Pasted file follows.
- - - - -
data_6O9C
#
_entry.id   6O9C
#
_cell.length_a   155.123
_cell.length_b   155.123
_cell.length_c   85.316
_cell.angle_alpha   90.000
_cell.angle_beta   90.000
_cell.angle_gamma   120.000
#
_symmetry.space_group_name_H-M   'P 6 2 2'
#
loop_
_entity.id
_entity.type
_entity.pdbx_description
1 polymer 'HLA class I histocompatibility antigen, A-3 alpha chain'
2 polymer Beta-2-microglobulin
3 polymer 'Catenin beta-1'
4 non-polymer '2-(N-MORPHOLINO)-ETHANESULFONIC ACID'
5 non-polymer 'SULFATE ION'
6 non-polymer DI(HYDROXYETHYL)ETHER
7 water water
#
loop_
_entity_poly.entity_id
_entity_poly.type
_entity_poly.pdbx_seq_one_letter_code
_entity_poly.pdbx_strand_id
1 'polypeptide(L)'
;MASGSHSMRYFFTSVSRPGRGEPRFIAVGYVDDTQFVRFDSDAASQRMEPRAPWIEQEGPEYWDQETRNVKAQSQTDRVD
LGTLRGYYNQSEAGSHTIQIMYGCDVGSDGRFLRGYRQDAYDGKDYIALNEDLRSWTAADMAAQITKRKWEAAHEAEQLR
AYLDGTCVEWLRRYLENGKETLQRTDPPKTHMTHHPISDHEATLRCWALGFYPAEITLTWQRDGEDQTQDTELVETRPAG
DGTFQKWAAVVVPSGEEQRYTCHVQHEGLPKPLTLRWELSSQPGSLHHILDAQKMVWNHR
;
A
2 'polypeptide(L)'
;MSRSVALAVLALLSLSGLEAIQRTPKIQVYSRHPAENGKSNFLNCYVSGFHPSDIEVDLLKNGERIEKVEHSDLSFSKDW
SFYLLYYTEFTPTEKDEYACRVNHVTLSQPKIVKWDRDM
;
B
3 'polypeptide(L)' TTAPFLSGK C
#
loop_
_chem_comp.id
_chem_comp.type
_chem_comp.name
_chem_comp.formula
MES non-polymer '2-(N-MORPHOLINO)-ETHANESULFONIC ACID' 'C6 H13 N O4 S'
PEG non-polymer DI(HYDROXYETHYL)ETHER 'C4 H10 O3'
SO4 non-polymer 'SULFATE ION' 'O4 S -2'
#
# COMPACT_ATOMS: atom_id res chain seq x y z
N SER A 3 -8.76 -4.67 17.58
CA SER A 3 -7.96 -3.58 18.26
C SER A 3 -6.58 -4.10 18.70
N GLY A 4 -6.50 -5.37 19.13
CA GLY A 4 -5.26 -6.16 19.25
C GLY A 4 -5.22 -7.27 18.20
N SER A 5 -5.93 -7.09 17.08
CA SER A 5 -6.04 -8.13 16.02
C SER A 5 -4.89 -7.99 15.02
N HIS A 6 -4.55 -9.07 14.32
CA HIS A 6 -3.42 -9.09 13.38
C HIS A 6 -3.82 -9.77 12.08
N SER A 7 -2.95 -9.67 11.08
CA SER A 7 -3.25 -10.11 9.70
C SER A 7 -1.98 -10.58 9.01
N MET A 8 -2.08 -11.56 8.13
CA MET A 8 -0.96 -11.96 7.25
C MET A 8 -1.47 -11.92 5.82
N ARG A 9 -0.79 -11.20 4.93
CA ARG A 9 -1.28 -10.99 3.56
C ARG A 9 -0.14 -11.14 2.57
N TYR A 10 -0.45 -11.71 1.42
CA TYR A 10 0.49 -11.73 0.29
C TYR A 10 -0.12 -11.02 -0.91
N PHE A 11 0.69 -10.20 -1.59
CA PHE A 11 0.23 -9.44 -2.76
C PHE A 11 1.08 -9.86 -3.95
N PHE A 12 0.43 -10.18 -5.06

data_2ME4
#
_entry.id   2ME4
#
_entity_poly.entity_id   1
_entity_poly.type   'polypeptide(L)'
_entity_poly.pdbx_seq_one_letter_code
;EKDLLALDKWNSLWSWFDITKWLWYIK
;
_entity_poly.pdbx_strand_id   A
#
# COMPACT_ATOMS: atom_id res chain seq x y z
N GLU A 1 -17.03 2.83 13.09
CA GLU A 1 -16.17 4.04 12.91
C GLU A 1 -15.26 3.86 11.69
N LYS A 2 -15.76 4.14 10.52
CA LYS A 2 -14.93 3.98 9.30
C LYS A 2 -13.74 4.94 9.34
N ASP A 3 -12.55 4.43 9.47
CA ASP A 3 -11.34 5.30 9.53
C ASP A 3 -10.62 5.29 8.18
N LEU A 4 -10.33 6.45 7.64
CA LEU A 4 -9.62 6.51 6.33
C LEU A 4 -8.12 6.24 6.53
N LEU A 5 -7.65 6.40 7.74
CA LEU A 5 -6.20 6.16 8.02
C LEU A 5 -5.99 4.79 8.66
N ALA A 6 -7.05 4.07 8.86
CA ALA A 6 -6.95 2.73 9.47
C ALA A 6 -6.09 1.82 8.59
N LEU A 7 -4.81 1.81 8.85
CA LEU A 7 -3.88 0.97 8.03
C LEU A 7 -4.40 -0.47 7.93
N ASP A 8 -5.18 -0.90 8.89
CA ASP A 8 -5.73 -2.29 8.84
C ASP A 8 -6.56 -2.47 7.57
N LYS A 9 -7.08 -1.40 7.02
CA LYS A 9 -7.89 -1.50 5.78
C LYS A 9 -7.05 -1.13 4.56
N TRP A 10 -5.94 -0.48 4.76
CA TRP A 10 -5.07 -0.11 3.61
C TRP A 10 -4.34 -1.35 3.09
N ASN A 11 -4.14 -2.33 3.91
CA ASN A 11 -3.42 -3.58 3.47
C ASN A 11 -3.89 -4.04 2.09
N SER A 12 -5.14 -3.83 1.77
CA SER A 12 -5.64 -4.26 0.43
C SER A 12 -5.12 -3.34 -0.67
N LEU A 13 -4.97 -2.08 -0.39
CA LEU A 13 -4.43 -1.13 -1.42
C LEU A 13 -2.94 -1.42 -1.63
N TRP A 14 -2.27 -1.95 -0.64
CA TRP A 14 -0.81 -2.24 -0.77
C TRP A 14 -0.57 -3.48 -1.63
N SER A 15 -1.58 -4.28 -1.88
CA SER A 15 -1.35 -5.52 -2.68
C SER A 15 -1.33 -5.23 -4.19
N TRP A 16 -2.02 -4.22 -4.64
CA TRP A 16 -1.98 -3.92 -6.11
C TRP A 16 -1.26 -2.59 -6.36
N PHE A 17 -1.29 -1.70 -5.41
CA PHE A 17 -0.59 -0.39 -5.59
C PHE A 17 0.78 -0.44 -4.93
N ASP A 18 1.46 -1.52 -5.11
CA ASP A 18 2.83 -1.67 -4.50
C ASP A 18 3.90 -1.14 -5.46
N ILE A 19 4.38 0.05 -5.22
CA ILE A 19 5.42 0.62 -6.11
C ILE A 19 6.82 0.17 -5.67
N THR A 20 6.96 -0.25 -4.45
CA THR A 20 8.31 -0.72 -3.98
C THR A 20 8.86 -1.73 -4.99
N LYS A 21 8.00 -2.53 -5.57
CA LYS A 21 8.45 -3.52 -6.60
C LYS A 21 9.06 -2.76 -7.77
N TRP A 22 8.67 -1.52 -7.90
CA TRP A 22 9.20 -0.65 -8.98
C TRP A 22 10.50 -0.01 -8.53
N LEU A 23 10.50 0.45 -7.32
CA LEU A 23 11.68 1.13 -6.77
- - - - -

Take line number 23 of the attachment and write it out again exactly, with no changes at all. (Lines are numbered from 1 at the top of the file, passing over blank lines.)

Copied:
6 non-polymer DI(HYDROXYETHYL)ETHER